Image Credit Martine Elliot/ own images.
Image Credit Martine Elliot/ own images.

The afternoon was spent getting lost, in a labyrinth walking around the district of Alfama’s cobbled and narrow streets, the oldest neighbourhood of Lisbon where gaps in buildings allowed for magnificent views to sketch, stop and reflect. It was so interesting to learn how walking, getting lost physically and mentally are integral to Diana’s and Michelle’s artistic practice. It’s great to really reflect on all the different things we do as people that become rituals within our artistic practice.

Day 3
Image Credit Martine Elliot/ Own Images.

Visiting Casa Das Historias, Paula Rego’s Museum, Michelle Whiting explained the significance of a museum completely dedicated to a female artist. The architecture of the building is monumental. Previously I had not related to Rego’s work, as the visual readings can be complex and did a huge amount of pre-trip research to maximise learning. It’s a language that once understood takes you into Rego’s world, like a wonderland. Getting to see her preliminary sketches, drawing technique and the processes of how she builds these narratives especially in relation to her own life story gave deep insight.

These images are pertinent in understanding the logic in the use of Rego’s mark and tone, using ink and pencil. Sometimes the line acts as an anchor with the rest of the drawing building around it.Rego’s use of tracing paper layered with figures exemplifies how she plays and builds her larger compositions alongside using grids to work out proportions.

“All scratching is important. The pressure, the scratching, which also has to do with wounding. All of the work, from the beginning, involves drawing, more than painting. The line that is traced has to mean something” (Rego).

I have become confident at line drawings of the human form but taking me completely out of my comfort zone to build on drawing the human form using tone and shape and building these figures using Rego’s technique has really changed my thinking about how important each mark I make becomes in the narrative of my bodily drawings.

In the afternoon Diana Ali led a group of us to explore expressive mark-making in the park in Cascais mixing dirt and ink, using our hands, leaves, twigs whilst collaborating on work as a group of students. This was so important for me to collaborate and work together in an outside space.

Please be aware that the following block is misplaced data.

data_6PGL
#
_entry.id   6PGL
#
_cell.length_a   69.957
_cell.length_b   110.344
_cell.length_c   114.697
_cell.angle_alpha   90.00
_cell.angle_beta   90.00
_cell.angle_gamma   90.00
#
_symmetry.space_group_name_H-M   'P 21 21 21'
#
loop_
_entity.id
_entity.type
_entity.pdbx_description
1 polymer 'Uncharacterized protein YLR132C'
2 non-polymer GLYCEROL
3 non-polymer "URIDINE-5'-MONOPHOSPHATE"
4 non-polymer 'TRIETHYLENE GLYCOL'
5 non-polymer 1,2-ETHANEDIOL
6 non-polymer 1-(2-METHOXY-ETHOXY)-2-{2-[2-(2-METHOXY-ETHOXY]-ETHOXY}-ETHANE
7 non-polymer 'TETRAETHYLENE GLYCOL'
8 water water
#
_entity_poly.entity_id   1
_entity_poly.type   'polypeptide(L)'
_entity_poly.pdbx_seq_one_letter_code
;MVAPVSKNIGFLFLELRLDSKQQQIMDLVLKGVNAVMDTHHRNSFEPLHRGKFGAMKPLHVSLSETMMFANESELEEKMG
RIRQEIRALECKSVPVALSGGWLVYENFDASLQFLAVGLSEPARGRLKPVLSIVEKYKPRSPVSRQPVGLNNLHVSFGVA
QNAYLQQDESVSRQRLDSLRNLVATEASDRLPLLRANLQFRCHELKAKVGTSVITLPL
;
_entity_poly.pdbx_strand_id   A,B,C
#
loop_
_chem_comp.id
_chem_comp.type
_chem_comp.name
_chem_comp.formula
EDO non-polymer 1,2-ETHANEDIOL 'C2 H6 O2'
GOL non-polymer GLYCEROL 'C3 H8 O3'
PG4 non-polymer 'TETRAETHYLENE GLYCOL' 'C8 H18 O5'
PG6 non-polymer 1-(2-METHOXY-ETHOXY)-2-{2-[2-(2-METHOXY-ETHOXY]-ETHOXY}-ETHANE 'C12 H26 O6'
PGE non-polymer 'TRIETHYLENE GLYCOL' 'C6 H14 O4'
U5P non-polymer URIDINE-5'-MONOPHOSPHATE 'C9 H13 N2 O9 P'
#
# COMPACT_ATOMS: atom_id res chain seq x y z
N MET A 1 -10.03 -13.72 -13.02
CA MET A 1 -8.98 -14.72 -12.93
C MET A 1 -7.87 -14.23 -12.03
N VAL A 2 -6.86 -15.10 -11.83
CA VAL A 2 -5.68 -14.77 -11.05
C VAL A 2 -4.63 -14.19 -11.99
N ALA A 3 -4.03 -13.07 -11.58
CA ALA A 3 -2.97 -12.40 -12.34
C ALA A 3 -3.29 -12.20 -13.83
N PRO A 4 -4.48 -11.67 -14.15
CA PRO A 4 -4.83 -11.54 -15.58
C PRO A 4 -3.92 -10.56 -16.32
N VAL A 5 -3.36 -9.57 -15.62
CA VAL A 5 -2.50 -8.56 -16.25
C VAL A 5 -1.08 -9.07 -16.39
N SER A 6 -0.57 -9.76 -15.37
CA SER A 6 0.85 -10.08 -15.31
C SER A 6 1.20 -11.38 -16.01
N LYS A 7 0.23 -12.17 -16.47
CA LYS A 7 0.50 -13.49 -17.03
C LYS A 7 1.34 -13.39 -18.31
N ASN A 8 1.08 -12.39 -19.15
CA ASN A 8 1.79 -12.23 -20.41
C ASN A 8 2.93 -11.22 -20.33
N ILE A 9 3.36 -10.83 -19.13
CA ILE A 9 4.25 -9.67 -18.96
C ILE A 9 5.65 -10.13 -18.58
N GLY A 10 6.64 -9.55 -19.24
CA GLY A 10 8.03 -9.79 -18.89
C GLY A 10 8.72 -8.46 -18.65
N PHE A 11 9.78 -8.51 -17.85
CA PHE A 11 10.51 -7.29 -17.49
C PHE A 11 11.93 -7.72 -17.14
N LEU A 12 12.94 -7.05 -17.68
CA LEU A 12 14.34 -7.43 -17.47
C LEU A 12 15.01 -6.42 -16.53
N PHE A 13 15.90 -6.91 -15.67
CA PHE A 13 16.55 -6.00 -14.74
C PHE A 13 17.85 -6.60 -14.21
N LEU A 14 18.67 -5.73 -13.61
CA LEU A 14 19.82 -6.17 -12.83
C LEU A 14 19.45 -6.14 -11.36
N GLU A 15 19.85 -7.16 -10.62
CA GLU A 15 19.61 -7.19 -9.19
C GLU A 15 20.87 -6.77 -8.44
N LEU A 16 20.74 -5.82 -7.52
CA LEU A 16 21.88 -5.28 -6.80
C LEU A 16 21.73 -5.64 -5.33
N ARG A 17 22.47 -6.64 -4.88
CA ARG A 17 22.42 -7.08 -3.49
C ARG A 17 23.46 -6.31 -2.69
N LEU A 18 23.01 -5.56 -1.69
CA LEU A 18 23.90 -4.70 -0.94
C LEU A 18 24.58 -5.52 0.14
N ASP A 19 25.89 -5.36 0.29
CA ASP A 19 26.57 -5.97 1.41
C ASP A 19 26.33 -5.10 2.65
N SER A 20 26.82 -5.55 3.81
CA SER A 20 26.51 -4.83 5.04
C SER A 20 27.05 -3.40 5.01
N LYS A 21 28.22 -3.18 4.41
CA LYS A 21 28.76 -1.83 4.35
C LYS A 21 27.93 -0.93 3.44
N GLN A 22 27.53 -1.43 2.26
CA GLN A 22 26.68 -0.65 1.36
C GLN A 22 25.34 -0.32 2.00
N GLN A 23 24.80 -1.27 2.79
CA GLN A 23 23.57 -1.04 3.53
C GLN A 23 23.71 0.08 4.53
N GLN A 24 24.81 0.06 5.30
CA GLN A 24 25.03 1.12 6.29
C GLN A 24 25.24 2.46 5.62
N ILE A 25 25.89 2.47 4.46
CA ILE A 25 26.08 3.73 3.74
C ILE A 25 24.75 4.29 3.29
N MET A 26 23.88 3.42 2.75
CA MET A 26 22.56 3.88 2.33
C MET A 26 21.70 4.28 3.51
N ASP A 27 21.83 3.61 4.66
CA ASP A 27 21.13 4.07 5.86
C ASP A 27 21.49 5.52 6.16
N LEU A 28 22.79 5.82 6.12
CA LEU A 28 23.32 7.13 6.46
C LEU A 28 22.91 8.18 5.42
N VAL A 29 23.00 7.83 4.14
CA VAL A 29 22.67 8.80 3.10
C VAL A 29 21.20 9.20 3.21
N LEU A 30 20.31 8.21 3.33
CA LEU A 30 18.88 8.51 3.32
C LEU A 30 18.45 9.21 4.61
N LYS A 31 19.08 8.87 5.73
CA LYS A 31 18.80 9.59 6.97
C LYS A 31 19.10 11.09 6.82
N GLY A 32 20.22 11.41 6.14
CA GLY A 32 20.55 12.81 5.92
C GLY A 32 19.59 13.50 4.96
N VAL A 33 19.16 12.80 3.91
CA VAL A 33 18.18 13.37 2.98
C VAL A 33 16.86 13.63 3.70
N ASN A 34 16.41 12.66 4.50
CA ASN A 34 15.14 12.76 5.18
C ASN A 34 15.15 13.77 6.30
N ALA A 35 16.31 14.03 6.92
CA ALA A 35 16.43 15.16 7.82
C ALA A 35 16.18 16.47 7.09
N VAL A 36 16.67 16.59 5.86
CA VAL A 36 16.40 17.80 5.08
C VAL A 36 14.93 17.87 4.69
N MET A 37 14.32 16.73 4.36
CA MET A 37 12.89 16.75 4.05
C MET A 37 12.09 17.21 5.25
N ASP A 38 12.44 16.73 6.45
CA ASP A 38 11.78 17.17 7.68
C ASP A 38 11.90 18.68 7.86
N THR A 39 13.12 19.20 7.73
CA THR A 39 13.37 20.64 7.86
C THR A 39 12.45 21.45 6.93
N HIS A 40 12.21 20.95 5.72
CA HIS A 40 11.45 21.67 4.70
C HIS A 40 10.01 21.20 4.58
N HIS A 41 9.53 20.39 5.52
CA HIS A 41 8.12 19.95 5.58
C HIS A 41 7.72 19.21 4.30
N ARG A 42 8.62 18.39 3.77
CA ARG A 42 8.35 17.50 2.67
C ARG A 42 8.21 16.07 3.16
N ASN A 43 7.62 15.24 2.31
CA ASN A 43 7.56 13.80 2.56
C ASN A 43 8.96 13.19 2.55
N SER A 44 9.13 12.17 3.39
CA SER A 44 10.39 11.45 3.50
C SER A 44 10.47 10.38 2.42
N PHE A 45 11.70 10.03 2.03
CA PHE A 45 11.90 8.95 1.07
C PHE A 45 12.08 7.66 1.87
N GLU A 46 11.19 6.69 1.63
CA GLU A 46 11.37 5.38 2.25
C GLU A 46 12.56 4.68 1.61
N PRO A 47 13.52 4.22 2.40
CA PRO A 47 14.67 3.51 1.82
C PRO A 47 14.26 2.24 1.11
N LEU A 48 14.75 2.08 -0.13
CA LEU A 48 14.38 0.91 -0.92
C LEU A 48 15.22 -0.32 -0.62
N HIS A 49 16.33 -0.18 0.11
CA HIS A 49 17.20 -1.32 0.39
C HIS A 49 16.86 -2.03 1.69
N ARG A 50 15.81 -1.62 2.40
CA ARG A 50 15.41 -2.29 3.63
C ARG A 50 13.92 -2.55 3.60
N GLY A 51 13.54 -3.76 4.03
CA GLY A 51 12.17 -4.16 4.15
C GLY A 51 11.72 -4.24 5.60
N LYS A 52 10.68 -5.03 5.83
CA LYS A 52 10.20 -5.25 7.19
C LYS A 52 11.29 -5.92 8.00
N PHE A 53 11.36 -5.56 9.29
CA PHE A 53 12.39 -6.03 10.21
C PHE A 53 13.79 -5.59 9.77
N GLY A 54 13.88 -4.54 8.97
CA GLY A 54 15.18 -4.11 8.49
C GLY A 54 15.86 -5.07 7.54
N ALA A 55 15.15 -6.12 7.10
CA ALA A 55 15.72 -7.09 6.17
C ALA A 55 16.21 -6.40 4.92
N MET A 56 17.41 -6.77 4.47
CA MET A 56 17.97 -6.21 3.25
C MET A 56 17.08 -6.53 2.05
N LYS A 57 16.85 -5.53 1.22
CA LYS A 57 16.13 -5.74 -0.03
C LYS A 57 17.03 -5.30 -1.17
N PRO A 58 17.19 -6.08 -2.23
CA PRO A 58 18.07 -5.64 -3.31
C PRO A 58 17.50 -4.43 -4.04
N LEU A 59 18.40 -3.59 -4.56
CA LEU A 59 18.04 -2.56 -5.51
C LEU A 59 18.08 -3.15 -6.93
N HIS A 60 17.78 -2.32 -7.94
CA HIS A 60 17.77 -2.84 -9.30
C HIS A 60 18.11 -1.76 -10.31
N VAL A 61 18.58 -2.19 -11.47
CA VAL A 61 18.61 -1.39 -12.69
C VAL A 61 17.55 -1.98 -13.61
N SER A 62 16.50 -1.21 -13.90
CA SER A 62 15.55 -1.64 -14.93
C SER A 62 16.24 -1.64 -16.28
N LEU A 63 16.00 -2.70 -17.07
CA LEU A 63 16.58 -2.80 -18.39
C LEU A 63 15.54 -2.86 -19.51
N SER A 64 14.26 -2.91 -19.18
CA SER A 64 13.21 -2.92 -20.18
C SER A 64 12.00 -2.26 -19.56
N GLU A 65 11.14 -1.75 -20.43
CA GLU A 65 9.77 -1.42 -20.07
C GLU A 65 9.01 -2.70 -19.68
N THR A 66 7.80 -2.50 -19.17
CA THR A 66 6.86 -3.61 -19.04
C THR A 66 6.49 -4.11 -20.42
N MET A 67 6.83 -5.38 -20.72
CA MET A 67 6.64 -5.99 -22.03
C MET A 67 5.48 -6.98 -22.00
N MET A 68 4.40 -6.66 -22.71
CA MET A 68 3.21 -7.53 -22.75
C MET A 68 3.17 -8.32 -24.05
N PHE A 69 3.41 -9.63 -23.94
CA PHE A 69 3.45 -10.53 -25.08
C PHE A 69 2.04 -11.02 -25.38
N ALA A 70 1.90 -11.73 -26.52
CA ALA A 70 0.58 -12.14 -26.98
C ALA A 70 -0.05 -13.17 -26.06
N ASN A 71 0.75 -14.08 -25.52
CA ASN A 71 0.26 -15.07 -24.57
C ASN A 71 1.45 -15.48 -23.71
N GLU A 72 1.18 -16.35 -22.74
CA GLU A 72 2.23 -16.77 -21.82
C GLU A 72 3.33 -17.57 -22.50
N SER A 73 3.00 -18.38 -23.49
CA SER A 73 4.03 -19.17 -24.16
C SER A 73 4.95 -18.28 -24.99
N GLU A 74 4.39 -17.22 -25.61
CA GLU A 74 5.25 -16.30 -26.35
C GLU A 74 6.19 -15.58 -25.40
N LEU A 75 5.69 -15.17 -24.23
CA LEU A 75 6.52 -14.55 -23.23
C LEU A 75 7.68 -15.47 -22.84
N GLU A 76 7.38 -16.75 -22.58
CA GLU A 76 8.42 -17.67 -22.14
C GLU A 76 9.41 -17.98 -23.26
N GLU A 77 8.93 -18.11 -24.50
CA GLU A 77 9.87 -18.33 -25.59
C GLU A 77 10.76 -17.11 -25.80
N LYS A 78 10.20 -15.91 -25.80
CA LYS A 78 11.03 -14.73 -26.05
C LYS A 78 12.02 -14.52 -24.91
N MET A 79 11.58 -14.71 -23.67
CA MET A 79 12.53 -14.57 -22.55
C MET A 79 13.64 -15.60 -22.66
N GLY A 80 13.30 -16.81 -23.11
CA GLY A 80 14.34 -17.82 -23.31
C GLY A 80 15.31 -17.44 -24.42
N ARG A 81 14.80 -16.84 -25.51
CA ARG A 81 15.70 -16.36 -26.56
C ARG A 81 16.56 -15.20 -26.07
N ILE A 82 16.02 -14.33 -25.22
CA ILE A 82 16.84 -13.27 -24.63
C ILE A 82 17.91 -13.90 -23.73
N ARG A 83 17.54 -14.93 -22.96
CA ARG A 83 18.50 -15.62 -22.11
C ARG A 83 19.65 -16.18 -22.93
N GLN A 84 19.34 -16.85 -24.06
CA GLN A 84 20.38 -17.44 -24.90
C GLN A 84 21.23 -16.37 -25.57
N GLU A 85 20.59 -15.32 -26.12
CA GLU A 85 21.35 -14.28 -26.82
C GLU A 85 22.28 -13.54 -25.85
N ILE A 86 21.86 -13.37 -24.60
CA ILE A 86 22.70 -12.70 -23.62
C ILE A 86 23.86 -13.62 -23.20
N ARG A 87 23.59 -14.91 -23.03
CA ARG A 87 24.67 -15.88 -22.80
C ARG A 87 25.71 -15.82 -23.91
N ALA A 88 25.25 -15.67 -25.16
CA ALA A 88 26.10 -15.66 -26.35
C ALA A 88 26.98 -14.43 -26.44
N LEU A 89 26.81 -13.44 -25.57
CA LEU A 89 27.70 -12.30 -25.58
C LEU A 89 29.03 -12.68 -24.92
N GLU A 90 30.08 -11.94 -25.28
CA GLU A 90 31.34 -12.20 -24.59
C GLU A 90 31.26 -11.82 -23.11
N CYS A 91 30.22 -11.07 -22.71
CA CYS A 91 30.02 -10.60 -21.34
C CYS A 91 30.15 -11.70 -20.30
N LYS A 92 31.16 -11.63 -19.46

Student collaborative images of DIRT and ink, Image Credit Diana Ali and Own Images.
Student collaborative images of DIRT and ink, Image Credit Diana Ali and Own Images.

Finally ending on the beach, experimenting soaking paper in the sea, Michelle Whiting found some earthy reddish pigment that we used and discussed the materiality of using the place within our materials and subsequent mark-making.

This blog post is just a summary of highlights that really stood out for me from an extremely informative trip. It can be challenging being a distance learning student but this trip allowed for complete fluidity in conversation over a period of time to really learn and reflect from each other as students.

Thank you to all the students on this trip, a genuinely brilliant group of like-minded creatives but mostly to Diana Ali and Michelle Whiting for the time spent arranging, preparing, researching this trip and being so generous with your knowledge and extremely insightful into your own practices.

See more images and insights from the trip on Alison’s blog here.

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Posted by author: Alison Dollery

3 thoughts on “Study event review: Lisbon 2020.

  • Sounds that a fantastic event happened in a wonderful place. Thanks for writing it all up and for sharing your experience with us. I do wonder about diversity culture, though 😉

    • Thanks Stefan. It was fantastic and hopefully more trips like this to wonderful places will be running again soon.